Here are three tips for inviting experiential learning into your classroom:…Read More

Virtual schools in a fight for adequate funding

Virtual school funding gets 'Do Not Pass Go' in Georgia.
Virtual school funding gets 'Do Not Pass Go' in Georgia.

Heart-wrenching decisions made by state bureaucrats that affect the pursuit of a child’s dream might sound like the makings of a Hollywood movie, but for virtual schools in Georgia and elsewhere, these are par for the course.

Two proposed virtual schools in Georgia got the OK to open this fall, but with very limited funding. Their plans are now on hold while they appeal the state’s decision, which supporters of online instruction say was based on politics and not a careful analysis of the costs necessary to operate a high-quality virtual school. What’s more, virtual school advocates say Georgia is not alone in funding virtual schools at a level that is dramatically lower than what traditional schools receive per pupil.…Read More

First virtual school in Mass. opens today

The Massachusetts Virtual Academy opens in Greenfield on Sept. 2, not only as the first in the state, but also as the first virtual school in New England to serve students from kindergarten through high school, reports the Boston Globe. At the virtual school, students will take all of their classes online and have a learning coach make sure they complete their assignments. A parent could be certified, for instance, to be the learning coach. The student can work anytime of day, and some might never see their teachers in person. Greenfield Superintendent Susan Hollins said a small fraction of students find the size and fixed structure of traditional schools unworkable for them, adding: “I’m delighted to spearhead something that opens doors and provides another opportunity for children and parents.” Greenfield officials believe 10,000 to 20,000 students in Massachusetts could benefit from a virtual school, but the school is limited to 500. Greenfield has been working on opening a virtual school for 18 months. Provisions of the state’s education overhaul law, passed this year, allowed for virtual schools. But Greenfield faced a roadblock in the state’s requirement that 25 percent of the students live in the district operating the virtual school, and 10 percent if the school is intended to serve a target population. The state granted Greenfield an exemption Aug. 13 to those rates and requires only 2 percent instead…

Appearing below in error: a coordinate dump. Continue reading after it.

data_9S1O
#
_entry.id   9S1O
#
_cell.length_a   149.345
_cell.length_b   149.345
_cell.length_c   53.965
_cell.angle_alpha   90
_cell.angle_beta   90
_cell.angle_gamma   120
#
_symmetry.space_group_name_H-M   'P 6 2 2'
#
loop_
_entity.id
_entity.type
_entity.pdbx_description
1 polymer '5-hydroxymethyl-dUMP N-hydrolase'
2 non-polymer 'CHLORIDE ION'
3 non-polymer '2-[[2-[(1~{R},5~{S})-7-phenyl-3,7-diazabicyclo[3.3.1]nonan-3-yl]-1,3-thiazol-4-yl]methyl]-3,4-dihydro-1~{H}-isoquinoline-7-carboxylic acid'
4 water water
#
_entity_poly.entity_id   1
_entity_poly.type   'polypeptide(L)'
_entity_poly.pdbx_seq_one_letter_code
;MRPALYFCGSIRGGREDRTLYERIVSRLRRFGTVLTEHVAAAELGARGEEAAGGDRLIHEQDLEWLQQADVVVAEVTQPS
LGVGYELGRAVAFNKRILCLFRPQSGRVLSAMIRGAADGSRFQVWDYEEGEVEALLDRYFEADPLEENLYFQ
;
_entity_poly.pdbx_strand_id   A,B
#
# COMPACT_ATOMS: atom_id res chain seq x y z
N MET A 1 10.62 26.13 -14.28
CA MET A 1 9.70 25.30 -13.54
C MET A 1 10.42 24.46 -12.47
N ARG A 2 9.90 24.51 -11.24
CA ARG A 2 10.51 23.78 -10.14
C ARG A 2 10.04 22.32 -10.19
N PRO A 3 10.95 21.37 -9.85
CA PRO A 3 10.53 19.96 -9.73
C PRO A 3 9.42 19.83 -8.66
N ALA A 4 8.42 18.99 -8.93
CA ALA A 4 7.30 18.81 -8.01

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Massachusetts panel wants to set limits on virtual public schools

The Massachusetts Board of Elementary and Secondary Education, apprehensive about a new state law that allows public schools to operate almost entirely in cyberspace, will consider imposing limits on the growth of these virtual schools, much to the dismay of supporters, reports the Boston Globe. The goal of the proposed regulations is to allow some experimentation in Massachusetts with these kinds of schools, while not allowing them to grow unfettered without knowing what works and what doesn’t, said Jeff Wulfson, an associate education commissioner. Among the proposed limits: capping enrollment at each virtual school at 500 students and requiring at least 25 percent of those students to reside in the school district that is operating the virtual school. “We’re trying to find the right balance,” Wulfson said. But some virtual-school advocates say the proposed regulations go too far in controlling growth, crippling the ability of most districts across the state to open these schools…